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Women at greater risk for autoimmune diseases with ocular manifestations


Communication with physicians managing the patient’s systemic disease is crucial.

By Katrina Altersitz     Page-2

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“There is a danger dose, which is measured in milligrams per kilogram, so a smaller person would be more likely to be at that danger dose using a regular dose of Plaquenil,” Dr. Colby said. “It causes a retinopathy, basically dysfunction of the retina cells.”

The site for some of the most serious ocular complications of lupus is the retina, Dr. Foster said.

“Patients with lupus can develop an immune complex vasculitis with the lodging of immune complexes forming in the vasculature, both in the choroid and in the retinal vasculature itself,” he explained.

This ophthalmic emergency can cause permanent vision loss, but it can also be a prompt for systemic lupus testing in an as yet undiagnosed patient or a sign of similar immune complexes in other areas of the body.

“Ophthalmologists have a spectacular opportunity not only to influence the situation but also to be lifesavers as well if they make the diagnosis of lupus in the patient,” Dr. Foster said. “The presence of lupus retinopathy with retinal vasculitis or choroidopathy is a terrifically reliable hallmark of the presence of these immune complexes lodging in other areas as well, most particularly the brain and the kidney. The likelihood of the patient dying from one of those sites being affected by lupus nephropathy or lupus affecting the central nervous system is very high in the patient with lupus retinopathy who is not properly, appropriately and aggressively treated.”

Rheumatoid arthritis

Rheumatoid arthritis, another collagen vascular disease, is four times more common in women than men and presents problems similar to those with lupus, including dry eye.

“You can also get scleritis and pretty severe inflammatory disorders, things like melting of the peripheral cornea,” Dr. Colby said. “There’s a lot of overlap with lupus.”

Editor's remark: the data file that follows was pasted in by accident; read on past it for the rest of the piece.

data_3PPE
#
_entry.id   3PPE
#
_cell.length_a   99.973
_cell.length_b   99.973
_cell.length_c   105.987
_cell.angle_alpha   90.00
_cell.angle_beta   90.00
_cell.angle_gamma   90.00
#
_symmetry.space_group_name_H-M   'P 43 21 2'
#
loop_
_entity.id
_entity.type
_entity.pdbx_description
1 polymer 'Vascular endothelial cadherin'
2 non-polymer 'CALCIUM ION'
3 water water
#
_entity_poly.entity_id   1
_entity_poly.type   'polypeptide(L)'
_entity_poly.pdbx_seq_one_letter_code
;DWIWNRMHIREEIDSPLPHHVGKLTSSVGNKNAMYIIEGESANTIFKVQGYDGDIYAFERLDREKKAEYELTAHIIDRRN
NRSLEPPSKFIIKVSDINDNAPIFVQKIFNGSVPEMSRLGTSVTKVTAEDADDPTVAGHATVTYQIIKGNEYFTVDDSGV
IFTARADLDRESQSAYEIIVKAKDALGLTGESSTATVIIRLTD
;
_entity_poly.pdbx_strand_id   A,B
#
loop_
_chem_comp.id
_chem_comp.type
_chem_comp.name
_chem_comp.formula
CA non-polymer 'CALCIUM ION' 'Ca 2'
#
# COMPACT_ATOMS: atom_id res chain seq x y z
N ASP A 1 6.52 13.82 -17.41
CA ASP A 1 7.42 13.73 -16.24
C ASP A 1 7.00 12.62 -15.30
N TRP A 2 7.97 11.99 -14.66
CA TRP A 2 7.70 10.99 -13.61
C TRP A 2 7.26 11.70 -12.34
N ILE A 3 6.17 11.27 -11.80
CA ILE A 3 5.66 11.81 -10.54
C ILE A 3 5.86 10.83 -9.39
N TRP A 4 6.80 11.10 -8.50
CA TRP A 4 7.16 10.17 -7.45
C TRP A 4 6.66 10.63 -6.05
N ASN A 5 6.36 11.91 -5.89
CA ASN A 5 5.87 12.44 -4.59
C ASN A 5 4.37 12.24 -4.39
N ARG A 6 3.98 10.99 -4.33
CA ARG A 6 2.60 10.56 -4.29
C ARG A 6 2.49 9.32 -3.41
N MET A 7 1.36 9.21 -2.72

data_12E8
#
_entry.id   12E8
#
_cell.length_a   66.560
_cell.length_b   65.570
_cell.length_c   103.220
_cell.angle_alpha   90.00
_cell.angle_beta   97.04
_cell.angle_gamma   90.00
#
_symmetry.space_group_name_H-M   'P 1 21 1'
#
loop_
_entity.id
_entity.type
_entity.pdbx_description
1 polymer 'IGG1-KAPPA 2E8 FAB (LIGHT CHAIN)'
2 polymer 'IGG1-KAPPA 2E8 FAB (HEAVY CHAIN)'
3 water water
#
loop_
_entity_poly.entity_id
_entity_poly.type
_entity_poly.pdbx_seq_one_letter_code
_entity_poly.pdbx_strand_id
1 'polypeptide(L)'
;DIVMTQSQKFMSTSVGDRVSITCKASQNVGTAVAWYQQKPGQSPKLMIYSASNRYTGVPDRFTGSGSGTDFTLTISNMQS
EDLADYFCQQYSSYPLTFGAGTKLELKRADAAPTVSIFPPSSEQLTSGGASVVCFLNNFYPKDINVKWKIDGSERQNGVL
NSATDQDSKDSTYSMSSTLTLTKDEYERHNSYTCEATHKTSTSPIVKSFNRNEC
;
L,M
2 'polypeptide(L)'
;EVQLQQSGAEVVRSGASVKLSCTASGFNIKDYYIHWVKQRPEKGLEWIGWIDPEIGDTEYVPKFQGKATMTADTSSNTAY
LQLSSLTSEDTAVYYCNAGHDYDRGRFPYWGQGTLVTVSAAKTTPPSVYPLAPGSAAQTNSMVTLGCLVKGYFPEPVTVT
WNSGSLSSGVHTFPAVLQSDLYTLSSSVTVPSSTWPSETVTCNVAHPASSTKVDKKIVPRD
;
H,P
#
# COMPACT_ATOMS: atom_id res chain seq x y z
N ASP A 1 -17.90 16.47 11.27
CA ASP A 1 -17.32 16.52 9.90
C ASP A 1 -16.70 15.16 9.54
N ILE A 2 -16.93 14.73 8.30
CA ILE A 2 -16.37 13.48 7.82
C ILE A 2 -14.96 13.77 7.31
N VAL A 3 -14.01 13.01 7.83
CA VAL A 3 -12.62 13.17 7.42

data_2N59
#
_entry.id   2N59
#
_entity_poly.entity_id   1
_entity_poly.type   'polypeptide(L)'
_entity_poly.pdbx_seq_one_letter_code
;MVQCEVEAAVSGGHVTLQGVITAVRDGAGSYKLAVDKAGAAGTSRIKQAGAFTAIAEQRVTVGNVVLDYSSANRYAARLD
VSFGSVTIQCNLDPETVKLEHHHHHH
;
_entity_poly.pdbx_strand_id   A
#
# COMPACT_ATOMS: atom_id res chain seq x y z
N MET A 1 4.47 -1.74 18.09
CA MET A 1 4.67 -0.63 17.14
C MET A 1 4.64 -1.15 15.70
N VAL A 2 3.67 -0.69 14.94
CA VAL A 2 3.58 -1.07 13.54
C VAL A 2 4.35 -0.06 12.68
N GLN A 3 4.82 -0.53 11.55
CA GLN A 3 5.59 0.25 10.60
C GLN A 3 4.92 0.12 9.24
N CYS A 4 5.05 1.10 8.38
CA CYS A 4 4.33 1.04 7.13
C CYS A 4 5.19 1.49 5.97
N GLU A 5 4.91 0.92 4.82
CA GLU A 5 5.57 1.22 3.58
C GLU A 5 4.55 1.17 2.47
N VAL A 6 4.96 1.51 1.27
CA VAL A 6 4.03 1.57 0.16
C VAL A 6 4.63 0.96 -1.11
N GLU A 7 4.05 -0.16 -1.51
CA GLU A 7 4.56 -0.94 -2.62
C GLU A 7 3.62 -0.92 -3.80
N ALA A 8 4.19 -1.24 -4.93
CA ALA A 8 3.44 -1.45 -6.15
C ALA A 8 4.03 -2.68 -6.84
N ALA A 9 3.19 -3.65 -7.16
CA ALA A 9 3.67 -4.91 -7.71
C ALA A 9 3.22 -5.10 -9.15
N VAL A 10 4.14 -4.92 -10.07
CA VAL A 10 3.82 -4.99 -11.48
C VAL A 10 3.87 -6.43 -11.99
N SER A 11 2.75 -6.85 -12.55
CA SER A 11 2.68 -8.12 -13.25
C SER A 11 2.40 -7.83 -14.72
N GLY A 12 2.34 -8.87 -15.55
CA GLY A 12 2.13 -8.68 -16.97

Dr. Foster said the approach to treating dry eye or secondary Sjögren’s in rheumatoid arthritis patients is much like that in lupus, including the use of Restasis (cyclosporine ophthalmic emulsion, Allergan) along with heat and massage to improve the function of the meibomian glands.

In addition, he said, the ophthalmologist must be aware of the patient’s systemic disease management to best treat its ocular manifestations.

“See if there is any evidence of the underlying rheumatoid disease being active, so to speak, even if it’s not active in the joints,” Dr. Foster said. “Are there markers in the blood that would indicate that chronic low-grade inflammatory activity is afoot? If so, deal with that systemically with a sprucing up of the systemic medication program.”

Dr. Foster said that scleritis and peripheral keratitis are all “absolutely dreadful” ocular manifestations of rheumatoid disease that require systemic therapy, often aggressive.

Dr. Colby added, “The important thing with the systemic diseases is, the better the systemic diseases are managed, the easier it is to manage the ophthalmic manifestations. I can treat someone’s rheumatoid-associated dry eye all I want, but if their systemic rheumatoid disease is not under control it’s like sticking your finger in the dike.”

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